Tuesday, June 16, 2009

Vitamin E

The family of Vitamin E is divided into two components, the tocopherols and the tocotrienols, each with four different forms: alpha, beta, gamma and delta. Alpha tocopherol is the only form that is active in meeting the requirements of the human body.

Vitamin E is a fat soluble vitamin that functions primarily as an antioxidant, serving as the body’s main defender against oxidative damage or from free radicals. Vitamin E’s antioxidant properties protect the cells’ membranes, lipids and other compounds from being oxidized.

The anti-oxidizing effects of Vitamin E also keep the lungs from exposure to high concentrations of oxygen by working together with other antioxidants such as Vitamin C and Vitamin B3 to keep oxygen molecules from being reactive that can result in destruction of cell structures.
Other benefits offered by Vitamin E to the body are development of normal nerves, support and protection of healthy skin from harmful ultraviolet rays, protection of white blood cells to promote immunity from diseases, and defense against heart disease.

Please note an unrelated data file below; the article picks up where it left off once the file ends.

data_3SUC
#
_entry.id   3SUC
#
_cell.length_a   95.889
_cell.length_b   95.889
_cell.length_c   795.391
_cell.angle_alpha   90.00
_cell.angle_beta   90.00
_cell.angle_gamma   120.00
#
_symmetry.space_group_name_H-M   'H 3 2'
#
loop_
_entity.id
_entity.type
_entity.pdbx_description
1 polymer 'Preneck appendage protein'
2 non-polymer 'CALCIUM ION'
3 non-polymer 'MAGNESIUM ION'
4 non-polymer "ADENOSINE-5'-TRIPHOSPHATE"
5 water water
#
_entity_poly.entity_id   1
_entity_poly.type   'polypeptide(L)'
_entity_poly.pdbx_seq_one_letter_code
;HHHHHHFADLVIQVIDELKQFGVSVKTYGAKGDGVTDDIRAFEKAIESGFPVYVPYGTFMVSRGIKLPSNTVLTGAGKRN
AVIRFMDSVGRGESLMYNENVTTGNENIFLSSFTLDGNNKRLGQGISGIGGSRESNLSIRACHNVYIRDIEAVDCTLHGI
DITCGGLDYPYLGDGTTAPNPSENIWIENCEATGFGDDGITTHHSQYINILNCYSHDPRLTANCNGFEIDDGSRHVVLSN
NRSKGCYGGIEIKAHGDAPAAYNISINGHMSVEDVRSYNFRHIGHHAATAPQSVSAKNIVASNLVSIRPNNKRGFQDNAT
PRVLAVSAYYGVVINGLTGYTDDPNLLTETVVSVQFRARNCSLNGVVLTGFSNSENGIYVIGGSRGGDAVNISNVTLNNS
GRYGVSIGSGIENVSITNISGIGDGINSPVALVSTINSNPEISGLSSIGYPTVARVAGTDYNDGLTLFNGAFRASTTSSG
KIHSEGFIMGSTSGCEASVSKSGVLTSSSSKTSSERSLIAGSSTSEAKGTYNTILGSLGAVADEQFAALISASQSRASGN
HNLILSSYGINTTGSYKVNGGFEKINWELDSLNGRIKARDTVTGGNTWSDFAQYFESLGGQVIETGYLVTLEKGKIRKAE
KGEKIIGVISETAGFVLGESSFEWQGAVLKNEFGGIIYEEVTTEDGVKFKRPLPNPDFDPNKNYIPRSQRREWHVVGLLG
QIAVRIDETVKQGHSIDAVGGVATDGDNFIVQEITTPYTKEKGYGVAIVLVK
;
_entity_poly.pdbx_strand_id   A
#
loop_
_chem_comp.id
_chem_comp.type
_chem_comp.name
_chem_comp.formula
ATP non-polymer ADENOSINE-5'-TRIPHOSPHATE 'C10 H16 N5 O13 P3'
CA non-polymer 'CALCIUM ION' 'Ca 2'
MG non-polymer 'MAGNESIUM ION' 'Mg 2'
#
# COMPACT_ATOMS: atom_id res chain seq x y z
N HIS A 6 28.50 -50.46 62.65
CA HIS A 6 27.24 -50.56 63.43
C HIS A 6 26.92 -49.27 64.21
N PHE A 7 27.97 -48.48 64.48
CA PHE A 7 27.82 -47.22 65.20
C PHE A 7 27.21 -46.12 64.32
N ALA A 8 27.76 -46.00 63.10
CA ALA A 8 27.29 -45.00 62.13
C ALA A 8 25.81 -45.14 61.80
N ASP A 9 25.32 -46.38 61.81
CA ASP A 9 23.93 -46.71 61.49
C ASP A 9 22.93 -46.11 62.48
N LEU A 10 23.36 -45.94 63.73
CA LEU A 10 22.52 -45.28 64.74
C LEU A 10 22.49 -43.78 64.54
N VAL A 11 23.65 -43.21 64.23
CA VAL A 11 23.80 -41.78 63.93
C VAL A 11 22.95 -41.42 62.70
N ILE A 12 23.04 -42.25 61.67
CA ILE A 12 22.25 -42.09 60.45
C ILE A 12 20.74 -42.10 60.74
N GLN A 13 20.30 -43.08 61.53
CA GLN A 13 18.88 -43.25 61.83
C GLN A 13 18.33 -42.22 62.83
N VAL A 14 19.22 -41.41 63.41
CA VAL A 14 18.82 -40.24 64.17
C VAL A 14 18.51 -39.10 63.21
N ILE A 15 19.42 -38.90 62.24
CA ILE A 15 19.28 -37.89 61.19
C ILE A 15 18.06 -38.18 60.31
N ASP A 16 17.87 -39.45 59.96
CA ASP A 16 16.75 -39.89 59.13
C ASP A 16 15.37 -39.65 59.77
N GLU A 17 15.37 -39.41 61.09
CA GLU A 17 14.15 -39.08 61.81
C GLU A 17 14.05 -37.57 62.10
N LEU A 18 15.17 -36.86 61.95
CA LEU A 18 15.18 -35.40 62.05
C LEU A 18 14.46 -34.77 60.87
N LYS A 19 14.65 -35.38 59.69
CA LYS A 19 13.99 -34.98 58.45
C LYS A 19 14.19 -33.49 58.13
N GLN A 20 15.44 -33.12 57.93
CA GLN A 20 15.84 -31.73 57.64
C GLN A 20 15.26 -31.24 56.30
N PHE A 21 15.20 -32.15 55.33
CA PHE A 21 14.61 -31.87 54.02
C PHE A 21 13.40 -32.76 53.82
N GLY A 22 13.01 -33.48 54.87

Oxidative damage causes deficiency of Vitamin E in humans. In premature infants, deficiency of this vitamin leads to a condition called erythrocyte hemolysis. This condition causes the infant’s red blood cells to rupture, resulting in anemia later on. In adults, malabsorption of fats caused by diseases such as celiac and gallbladder disease can be a factor in creating vitamin E deficiency. Symptoms of deficiency usually include loss of muscle coordination, impaired movement, speech and vision.

Individuals who are affected with a Vitamin E deficiency are most likely on a low fat diet for a long period of time. Also, consumption of processed foods may increase the risk for Vitamin E deficiency. It is important to remember to maintain the daily intake recommendation for vitamins to avoid deficiencies.

The recommended intake for Vitamin E is 15 milligrams for adults and 5 milligrams for children. Vitamin E is widespread in food sources and excellent sources are mustard greens, safflower oil, canola oil, wheat germ, mayonnaise, sunflower seeds, chard and turnip greens. Excessive intake of Vitamin E may cause symptoms such as nausea, fatigue, blurring of vision, and uncontrollable bleeding.


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